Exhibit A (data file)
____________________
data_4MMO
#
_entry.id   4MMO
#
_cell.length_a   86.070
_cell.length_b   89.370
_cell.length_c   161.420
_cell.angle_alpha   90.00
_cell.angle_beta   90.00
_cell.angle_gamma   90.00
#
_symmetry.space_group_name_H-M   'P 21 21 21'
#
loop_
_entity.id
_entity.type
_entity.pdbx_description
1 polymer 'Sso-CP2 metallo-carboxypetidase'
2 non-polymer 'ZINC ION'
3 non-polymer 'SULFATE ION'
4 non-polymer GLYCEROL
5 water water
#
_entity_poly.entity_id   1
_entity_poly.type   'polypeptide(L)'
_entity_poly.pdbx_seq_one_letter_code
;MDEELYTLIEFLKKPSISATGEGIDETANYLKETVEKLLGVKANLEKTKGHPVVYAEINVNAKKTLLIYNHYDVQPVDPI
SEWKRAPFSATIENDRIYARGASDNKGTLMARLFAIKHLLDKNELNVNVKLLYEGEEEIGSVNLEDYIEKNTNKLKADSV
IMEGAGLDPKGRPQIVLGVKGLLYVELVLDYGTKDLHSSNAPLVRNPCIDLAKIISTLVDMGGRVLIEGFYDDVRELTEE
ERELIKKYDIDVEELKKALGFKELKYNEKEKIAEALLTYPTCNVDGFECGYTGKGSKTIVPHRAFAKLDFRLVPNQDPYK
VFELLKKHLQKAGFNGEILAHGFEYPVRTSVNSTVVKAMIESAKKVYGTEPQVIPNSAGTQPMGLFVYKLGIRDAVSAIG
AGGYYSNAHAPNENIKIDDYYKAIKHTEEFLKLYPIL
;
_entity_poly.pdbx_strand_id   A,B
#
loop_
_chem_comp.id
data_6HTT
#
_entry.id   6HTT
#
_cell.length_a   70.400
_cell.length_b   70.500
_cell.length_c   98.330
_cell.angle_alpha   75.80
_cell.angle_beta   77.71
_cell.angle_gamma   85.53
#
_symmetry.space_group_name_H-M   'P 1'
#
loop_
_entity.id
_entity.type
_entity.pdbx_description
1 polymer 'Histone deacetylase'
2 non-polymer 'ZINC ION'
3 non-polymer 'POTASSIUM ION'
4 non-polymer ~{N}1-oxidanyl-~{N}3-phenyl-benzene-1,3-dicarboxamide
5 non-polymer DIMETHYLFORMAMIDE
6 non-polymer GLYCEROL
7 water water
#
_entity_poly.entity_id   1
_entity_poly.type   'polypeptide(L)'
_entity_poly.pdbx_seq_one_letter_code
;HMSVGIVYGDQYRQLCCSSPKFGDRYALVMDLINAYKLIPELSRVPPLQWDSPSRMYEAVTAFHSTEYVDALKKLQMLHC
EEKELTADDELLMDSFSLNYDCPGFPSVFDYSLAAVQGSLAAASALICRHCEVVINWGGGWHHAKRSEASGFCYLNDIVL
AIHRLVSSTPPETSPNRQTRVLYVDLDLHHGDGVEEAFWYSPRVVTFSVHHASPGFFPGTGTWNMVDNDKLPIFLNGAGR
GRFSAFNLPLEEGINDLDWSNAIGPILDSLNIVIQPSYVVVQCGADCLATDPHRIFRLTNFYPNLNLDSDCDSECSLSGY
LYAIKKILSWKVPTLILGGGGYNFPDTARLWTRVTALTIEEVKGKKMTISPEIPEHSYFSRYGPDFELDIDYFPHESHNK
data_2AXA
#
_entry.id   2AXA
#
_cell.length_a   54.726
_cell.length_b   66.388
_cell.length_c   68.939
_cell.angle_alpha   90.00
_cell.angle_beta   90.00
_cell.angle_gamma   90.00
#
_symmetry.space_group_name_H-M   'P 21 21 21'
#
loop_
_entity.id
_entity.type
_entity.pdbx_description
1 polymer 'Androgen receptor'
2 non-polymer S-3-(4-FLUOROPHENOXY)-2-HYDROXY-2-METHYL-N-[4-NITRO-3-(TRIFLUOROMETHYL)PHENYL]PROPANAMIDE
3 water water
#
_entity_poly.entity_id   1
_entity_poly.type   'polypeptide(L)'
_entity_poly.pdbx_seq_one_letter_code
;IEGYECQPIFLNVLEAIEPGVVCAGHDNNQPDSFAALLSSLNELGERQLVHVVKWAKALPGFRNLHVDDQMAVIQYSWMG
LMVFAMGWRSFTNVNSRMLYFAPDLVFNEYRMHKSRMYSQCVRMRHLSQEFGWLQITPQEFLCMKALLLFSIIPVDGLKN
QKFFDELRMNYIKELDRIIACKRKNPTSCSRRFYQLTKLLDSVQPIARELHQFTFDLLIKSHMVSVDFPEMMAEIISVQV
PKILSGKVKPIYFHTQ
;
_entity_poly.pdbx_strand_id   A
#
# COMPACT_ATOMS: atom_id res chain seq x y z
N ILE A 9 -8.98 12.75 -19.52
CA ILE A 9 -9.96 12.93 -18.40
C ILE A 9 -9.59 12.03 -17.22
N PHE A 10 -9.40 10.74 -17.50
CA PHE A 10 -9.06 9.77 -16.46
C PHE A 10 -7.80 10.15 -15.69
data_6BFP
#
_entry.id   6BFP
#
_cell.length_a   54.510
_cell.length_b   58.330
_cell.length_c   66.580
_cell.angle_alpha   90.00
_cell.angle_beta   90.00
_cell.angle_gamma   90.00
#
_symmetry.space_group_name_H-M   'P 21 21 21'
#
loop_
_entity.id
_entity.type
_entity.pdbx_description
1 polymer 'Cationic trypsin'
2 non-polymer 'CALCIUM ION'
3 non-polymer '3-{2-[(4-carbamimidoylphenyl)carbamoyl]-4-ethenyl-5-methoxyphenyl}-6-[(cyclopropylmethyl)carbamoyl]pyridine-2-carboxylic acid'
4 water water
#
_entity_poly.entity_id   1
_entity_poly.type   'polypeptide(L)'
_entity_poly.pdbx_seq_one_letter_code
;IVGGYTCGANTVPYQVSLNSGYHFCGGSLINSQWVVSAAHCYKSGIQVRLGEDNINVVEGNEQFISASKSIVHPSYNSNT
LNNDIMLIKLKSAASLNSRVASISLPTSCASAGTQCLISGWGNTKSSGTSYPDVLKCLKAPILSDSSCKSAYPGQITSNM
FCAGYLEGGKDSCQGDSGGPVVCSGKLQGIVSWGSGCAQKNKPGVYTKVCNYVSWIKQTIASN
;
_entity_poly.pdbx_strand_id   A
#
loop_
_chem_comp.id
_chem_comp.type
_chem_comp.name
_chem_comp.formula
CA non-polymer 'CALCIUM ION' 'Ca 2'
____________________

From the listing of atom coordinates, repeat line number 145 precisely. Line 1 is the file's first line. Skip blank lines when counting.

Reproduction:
CA non-polymer 'CALCIUM ION' 'Ca 2'